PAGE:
Shotcrete placement is by definition driven by the particles’ high velocities. The kinetic energy provided by the velocity is how we obtain the desired consolidation of the in-place material upon impact to achieve good performances. Thus, it is important to look at the velocities found in the shotcrete spray using a rigorous approach to compare different nozzles.
In the past, some researchers have tried to explore
the rebound phase of shotcrete placement. The most
advanced work, made by Armelin (1997), led to a model
of a single particle impact on an elasto-plastic substrate.
His work especially outlines the importance of the velocity on the particle impact energy, and more widely, on
overall rebound.
To have a better understanding of what is going
on during the spraying, the placement and rebound
phases, this theory had to be extended from a single
particle to the entire spray stream. Past research at
the Université Laval Shotcrete Laboratory discovered
specific patterns in the shotcrete spray for each process
and equipment employed. Nicolas Ginouse was the
first to develop a method to properly measure particle
velocities from the nozzle tip to the receiving surface. By
filming the spray with a high-speed camera and tracking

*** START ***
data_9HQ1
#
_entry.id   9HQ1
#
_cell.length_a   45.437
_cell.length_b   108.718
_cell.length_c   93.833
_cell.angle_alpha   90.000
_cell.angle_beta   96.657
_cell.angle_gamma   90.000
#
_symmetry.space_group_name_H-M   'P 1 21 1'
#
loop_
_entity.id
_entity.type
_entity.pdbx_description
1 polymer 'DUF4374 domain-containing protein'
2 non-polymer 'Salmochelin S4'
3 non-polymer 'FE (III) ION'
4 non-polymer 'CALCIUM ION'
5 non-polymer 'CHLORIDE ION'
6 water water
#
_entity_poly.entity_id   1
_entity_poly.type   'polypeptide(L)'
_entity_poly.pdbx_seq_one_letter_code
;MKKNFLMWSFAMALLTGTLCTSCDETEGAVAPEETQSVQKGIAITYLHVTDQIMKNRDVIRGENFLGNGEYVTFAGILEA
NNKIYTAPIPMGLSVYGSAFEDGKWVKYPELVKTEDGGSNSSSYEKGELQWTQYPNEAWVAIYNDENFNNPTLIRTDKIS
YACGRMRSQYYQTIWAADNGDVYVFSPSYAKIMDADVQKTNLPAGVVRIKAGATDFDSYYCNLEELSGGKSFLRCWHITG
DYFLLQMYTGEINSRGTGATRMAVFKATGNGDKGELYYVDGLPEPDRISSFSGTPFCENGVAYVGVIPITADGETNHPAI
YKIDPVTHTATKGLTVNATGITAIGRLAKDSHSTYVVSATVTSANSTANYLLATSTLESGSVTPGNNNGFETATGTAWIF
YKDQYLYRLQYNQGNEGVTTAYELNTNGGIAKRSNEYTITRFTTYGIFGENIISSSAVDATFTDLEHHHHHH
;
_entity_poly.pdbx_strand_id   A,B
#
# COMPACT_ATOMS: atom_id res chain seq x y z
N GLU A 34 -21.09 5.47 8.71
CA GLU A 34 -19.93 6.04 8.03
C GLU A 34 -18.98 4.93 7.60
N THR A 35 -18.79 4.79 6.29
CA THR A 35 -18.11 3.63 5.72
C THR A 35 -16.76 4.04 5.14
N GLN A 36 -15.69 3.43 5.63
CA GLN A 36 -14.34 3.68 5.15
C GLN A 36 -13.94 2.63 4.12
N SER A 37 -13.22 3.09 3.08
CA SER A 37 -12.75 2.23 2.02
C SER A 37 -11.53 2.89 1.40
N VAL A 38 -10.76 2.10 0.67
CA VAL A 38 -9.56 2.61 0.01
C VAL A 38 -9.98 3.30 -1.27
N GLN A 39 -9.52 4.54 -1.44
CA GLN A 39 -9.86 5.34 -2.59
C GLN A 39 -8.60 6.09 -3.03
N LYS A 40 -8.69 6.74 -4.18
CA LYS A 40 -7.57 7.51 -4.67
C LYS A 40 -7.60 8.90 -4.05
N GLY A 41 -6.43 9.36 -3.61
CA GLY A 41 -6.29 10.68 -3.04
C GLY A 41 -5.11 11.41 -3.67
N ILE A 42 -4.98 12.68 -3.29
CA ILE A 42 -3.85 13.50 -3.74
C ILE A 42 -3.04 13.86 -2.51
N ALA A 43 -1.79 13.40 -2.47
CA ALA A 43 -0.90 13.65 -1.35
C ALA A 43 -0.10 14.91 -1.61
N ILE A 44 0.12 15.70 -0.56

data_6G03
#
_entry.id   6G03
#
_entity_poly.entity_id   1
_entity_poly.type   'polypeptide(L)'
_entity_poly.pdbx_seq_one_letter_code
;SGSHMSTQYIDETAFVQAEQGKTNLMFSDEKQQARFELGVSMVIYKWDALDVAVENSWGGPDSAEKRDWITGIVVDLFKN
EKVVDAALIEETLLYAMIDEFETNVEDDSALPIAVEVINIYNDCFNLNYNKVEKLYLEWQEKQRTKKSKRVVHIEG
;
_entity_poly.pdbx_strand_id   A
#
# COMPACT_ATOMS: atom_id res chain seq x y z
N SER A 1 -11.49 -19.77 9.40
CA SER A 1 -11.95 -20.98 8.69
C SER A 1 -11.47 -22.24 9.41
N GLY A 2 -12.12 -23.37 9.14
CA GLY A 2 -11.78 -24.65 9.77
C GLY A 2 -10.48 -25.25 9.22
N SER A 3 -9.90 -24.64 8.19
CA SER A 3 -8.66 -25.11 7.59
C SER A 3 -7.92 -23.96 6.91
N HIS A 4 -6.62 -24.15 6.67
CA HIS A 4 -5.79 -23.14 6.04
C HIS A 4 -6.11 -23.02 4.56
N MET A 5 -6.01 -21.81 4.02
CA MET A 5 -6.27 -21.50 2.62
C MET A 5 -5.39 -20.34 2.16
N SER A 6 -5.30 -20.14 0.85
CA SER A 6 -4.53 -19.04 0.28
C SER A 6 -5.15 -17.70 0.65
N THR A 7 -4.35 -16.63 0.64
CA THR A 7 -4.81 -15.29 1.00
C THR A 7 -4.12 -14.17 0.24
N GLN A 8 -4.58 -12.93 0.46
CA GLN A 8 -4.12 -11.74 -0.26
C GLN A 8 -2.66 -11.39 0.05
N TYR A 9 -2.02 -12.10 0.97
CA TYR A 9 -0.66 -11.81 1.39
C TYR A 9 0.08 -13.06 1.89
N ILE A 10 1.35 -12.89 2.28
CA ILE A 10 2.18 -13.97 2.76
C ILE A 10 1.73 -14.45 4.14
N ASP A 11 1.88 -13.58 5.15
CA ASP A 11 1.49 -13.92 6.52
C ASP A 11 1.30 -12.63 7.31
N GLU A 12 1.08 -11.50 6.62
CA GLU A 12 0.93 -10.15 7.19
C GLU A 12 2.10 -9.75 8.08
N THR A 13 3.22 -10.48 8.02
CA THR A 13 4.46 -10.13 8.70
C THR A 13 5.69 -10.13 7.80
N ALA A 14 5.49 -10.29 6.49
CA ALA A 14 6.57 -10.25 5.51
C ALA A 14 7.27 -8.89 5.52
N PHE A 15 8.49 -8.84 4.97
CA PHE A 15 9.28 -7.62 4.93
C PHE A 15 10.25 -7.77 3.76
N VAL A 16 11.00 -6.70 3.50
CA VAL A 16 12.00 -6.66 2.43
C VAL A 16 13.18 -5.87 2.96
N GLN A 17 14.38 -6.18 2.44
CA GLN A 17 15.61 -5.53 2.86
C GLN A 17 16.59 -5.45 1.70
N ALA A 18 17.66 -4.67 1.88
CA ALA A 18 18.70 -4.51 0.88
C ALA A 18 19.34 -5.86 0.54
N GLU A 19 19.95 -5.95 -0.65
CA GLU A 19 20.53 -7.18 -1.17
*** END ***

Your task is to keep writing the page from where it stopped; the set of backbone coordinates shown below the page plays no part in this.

the particles frame by frame, he was able to evaluate the
particles’ velocities in the entire spray stream. Noteworthy, he found that particles kept accelerating after exiting
the nozzle as the maximal velocities measured are greater at 1.0 m (3.2 ft) than at 0.5 m (1.6 ft) from the nozzle
tip (Fig. 1).
Also, velocities are not uniformly distributed around
the central axis of the spray stream. The wet-mix process produces more uniform velocities than the dry-mix
process. This means that a higher proportion of particles
are travelling at a faster speed in wet-mix (Ginouse &
Jolin, 2014).
Finally, one can observe that in dry-mix the exact
velocity pattern changes with the type of nozzle tip.
The speed reduction at the edges is more important
with the double-bubble nozzle-type (in green) than the
spirolet nozzle (in red).
These discoveries have provided a major step forward in our understanding of the shotcrete placement
process. According to Armelin (1997), rebound is linked
with the ratio between the kinetic energy of a particle
and the debonding energy. Given that kinetic energy depends on the square of the speed, it is logical to believe
that velocity spray patterns play a key role in rebound.
Thus, the hypothesis that the lower value of rebound
produced with wet-mix compared to dry-mix is partly
due to their very different velocity profile within the spray
stream. Thus, efficiency of the nozzle can be evaluated
through analysis of the velocity patterns.
One key observation of Ginouse’s study is that a